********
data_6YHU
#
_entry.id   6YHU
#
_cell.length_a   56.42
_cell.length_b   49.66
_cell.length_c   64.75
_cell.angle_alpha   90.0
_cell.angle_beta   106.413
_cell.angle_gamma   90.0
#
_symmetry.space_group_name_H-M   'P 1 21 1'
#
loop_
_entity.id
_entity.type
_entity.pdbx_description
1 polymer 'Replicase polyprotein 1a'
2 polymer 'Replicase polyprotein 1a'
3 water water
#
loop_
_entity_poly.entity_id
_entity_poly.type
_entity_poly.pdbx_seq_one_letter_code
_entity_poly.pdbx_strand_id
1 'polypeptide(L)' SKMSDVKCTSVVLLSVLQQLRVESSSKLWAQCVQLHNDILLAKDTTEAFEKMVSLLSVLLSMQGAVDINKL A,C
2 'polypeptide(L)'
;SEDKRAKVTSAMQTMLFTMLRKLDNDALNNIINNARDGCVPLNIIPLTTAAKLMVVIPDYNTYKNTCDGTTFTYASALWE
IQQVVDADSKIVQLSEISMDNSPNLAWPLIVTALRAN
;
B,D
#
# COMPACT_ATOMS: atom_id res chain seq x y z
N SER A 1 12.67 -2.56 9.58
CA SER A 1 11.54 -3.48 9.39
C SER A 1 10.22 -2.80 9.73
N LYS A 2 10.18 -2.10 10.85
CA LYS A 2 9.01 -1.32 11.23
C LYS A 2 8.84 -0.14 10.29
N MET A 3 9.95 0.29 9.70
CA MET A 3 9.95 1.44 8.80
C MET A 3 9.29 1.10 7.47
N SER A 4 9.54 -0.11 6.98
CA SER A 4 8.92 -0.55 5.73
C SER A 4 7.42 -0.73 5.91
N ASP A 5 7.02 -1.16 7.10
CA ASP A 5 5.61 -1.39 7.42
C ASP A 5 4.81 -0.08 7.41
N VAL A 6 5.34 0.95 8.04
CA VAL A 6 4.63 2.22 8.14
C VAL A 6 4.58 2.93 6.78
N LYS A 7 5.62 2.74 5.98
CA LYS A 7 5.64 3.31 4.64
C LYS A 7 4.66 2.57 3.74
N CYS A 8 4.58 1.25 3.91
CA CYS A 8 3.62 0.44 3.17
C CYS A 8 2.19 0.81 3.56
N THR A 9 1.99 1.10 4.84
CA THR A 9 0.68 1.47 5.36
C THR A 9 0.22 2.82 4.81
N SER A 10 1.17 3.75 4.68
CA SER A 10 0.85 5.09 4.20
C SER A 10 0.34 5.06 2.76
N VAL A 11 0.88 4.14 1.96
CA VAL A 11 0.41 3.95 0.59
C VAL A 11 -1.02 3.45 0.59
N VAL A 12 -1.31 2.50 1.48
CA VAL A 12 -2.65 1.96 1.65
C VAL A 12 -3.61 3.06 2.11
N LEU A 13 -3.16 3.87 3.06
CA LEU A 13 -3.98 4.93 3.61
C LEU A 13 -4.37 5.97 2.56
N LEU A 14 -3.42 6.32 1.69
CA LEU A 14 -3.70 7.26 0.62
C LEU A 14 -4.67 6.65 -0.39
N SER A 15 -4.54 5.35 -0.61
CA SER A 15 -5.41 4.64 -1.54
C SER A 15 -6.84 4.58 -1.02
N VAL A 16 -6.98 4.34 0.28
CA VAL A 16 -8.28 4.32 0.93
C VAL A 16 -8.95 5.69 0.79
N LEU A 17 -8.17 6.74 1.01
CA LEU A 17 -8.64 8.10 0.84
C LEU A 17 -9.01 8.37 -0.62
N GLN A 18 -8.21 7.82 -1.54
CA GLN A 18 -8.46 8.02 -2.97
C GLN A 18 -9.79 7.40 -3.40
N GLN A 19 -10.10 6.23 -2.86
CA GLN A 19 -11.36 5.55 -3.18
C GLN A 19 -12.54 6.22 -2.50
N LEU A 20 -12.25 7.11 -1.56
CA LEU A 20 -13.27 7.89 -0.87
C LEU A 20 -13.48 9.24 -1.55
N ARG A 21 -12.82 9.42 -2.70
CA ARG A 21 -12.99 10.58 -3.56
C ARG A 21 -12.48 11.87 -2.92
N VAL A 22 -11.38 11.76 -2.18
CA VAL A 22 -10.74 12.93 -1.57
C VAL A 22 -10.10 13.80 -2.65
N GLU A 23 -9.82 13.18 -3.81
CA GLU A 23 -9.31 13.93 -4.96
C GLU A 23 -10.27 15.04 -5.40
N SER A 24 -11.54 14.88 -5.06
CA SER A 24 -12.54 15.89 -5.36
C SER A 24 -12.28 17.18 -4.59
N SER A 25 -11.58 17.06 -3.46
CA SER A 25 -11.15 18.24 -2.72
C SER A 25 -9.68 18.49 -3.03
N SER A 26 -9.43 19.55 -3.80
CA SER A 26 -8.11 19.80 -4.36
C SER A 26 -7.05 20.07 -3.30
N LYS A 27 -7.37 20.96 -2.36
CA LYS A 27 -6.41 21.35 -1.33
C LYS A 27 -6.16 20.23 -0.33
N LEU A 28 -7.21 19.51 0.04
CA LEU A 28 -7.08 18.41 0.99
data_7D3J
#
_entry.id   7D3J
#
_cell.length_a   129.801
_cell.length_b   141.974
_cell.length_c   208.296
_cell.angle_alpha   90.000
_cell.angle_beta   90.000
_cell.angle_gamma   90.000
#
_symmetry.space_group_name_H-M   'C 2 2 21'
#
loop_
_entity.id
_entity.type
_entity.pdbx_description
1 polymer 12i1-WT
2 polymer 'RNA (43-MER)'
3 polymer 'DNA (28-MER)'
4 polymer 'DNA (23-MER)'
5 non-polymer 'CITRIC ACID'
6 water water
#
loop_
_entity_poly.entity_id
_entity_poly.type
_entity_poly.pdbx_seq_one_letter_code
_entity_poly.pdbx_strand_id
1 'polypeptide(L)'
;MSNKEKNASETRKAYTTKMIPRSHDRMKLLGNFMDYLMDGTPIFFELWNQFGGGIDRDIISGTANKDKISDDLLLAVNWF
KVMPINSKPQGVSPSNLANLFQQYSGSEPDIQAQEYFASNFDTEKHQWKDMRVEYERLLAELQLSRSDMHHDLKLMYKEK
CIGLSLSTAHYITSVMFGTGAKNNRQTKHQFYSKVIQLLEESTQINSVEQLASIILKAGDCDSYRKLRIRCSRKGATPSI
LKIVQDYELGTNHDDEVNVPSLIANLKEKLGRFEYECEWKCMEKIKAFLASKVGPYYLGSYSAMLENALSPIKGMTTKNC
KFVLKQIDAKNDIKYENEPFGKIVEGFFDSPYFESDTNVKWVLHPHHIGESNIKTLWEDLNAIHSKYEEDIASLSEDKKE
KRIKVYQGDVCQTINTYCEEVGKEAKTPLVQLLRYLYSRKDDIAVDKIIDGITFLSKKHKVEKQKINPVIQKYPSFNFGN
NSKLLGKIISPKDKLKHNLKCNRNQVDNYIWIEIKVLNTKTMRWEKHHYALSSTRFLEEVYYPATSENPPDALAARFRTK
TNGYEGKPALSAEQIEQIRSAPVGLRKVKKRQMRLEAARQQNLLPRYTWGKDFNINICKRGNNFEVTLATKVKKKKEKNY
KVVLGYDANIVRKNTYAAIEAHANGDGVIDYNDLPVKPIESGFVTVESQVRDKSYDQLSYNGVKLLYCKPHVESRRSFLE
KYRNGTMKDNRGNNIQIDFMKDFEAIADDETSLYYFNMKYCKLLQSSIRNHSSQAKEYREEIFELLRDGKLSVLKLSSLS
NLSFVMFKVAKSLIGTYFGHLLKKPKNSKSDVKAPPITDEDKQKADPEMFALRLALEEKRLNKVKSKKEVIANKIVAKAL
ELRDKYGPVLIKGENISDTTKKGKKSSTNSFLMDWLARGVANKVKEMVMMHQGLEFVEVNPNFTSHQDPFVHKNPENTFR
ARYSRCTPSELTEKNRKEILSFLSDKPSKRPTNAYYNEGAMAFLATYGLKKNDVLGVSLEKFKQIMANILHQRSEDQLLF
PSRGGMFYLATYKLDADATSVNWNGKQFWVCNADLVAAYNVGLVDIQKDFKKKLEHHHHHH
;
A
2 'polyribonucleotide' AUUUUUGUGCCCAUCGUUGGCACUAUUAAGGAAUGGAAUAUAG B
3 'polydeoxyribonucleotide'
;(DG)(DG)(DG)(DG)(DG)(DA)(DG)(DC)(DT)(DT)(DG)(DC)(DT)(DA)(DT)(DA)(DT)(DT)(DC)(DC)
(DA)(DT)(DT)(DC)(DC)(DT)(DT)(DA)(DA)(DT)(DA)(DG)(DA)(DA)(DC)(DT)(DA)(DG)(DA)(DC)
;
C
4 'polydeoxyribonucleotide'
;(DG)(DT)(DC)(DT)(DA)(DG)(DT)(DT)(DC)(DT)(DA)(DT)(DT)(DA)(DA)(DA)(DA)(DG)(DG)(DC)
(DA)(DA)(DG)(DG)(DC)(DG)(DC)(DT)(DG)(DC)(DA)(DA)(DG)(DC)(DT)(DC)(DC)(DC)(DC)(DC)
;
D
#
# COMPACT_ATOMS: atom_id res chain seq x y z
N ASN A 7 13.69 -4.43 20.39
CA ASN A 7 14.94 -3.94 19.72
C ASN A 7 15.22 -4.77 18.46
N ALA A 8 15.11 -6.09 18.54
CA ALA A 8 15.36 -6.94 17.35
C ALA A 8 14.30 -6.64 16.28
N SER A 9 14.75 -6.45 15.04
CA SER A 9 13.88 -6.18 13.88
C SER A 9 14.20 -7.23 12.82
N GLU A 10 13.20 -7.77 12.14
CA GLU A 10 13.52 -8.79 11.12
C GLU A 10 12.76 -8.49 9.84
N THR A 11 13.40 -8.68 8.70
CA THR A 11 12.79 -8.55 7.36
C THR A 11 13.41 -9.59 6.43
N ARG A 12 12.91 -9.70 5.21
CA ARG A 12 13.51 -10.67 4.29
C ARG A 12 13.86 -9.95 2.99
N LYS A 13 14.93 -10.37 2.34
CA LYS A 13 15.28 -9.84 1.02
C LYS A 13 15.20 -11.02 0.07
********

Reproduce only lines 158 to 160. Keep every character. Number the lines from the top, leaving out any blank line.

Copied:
NLSFVMFKVAKSLIGTYFGHLLKKPKNSKSDVKAPPITDEDKQKADPEMFALRLALEEKRLNKVKSKKEVIANKIVAKAL
ELRDKYGPVLIKGENISDTTKKGKKSSTNSFLMDWLARGVANKVKEMVMMHQGLEFVEVNPNFTSHQDPFVHKNPENTFR
ARYSRCTPSELTEKNRKEILSFLSDKPSKRPTNAYYNEGAMAFLATYGLKKNDVLGVSLEKFKQIMANILHQRSEDQLLF